The pomegranate, which is indigenous to Iran, was known in Ancient Rome as «malum punicum», which means «Carthaginian apple». Appreciated as much for its sparkling red arils (pulp encased seeds) as for its sweet-tart flavour, the pomegranate is refreshing, low in calories, rich in potassium and full of antioxidants.
To separate the arils from the non-edible membranes in which they are lodged, cut off the top stem of the fruit and cut the skin into four or five sections, taking care not to cut into the arils, as this will leak out the juice.
Immerse the fruit in a bowl of water and separate the sections with your fingers, to free the arils from the membranes: the denser arils will sink to the bottom, while the much lighter membrane will float to the top. You can add pomegranates to all sorts of salads.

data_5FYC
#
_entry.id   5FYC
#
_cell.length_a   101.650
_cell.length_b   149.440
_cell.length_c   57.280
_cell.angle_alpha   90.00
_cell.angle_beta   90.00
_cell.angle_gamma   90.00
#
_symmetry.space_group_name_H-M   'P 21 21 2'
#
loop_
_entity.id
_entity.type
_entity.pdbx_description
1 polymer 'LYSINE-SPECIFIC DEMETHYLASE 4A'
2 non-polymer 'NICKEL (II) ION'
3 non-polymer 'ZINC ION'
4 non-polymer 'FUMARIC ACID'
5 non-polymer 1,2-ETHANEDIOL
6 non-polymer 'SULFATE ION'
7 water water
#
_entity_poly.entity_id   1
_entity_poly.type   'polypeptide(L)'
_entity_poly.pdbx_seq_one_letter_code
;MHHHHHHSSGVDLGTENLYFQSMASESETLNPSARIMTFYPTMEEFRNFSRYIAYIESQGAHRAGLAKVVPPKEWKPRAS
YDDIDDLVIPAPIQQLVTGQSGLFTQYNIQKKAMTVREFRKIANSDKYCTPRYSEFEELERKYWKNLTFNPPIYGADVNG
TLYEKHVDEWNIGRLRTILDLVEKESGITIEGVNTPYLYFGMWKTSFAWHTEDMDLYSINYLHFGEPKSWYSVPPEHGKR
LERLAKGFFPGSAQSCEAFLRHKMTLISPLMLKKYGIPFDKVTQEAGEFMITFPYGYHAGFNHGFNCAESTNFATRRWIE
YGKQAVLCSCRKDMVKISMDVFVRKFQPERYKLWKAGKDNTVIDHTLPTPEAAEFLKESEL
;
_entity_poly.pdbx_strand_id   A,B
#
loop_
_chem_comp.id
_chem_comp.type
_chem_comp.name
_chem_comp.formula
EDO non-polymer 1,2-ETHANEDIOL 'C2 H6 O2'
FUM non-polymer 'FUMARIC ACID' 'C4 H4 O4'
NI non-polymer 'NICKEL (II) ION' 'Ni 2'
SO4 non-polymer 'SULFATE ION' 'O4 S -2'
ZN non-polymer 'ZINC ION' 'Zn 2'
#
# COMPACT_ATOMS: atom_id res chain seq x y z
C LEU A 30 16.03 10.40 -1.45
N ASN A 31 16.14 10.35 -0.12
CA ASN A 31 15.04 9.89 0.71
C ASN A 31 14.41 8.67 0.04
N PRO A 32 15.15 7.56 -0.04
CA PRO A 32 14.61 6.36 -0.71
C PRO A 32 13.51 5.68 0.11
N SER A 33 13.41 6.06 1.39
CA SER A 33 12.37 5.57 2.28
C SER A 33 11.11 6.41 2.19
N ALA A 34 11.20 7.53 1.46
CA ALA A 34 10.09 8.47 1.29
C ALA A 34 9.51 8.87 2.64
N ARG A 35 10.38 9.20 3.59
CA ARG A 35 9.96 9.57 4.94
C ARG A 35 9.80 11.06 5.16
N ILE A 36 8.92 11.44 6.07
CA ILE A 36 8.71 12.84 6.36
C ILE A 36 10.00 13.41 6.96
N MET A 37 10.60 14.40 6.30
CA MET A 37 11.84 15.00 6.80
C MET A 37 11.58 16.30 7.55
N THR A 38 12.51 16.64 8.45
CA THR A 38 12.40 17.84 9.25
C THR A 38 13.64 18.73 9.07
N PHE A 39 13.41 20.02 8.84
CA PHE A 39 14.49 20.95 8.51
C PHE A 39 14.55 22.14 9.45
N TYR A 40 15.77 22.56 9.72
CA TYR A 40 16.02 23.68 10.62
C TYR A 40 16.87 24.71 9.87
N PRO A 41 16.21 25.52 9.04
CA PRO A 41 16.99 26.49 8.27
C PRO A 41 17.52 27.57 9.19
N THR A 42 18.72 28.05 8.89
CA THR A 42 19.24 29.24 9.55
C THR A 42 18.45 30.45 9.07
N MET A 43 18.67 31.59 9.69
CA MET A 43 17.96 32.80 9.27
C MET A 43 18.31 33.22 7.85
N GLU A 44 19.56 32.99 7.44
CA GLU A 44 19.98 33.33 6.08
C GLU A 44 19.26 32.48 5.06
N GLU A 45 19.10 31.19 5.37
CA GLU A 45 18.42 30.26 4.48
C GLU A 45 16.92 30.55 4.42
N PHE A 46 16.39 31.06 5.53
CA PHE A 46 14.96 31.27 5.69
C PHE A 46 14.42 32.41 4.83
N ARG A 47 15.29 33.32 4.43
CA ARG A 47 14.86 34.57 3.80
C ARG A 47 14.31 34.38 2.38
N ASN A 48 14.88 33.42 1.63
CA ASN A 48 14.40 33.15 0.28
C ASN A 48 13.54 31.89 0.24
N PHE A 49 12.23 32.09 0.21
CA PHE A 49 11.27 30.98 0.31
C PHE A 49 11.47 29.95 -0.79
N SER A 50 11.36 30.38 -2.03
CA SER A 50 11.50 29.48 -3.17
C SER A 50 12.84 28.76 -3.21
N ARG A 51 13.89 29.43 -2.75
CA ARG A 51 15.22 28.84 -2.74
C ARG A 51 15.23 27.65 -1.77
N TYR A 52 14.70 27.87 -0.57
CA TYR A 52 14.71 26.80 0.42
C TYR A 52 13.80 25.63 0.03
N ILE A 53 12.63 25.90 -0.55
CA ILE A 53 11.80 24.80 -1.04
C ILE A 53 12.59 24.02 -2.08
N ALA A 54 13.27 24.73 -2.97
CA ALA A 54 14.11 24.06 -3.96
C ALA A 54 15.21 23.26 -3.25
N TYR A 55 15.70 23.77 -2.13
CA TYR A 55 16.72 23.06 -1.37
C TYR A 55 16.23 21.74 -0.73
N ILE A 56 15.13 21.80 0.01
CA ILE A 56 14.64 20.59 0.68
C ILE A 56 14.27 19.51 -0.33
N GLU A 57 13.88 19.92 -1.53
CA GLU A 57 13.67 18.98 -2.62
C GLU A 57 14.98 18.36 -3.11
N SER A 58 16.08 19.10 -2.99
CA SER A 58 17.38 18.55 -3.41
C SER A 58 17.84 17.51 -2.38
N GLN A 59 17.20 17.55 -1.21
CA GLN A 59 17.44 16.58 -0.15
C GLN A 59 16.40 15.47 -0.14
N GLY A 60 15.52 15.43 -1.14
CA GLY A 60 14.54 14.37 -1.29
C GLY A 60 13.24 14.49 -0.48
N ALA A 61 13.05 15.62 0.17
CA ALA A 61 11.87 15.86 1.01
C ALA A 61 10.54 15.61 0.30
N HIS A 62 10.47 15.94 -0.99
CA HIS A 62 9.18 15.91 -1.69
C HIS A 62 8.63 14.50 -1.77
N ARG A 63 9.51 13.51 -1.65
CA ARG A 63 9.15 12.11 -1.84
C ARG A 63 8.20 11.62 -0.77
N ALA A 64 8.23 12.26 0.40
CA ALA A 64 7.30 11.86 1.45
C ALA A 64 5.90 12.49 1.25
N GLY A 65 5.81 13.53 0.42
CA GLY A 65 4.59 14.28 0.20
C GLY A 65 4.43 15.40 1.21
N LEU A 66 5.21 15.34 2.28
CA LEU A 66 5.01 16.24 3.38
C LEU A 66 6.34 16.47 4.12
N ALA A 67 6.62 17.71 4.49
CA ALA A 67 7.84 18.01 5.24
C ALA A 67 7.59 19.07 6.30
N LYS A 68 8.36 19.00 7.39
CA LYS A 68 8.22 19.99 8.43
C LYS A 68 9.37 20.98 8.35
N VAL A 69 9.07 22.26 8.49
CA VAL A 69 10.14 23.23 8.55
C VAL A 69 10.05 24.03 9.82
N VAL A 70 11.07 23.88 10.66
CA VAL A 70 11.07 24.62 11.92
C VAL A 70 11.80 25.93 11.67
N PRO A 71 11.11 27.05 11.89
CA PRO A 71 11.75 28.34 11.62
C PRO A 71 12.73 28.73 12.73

Personally, I like to serve it as a simple dessert with port wine poured over it. But be careful, the juice stains are hard to remove (it was used to make ink in the olden days!).
Originally published in the Journal de Montréal on November 17, 2007.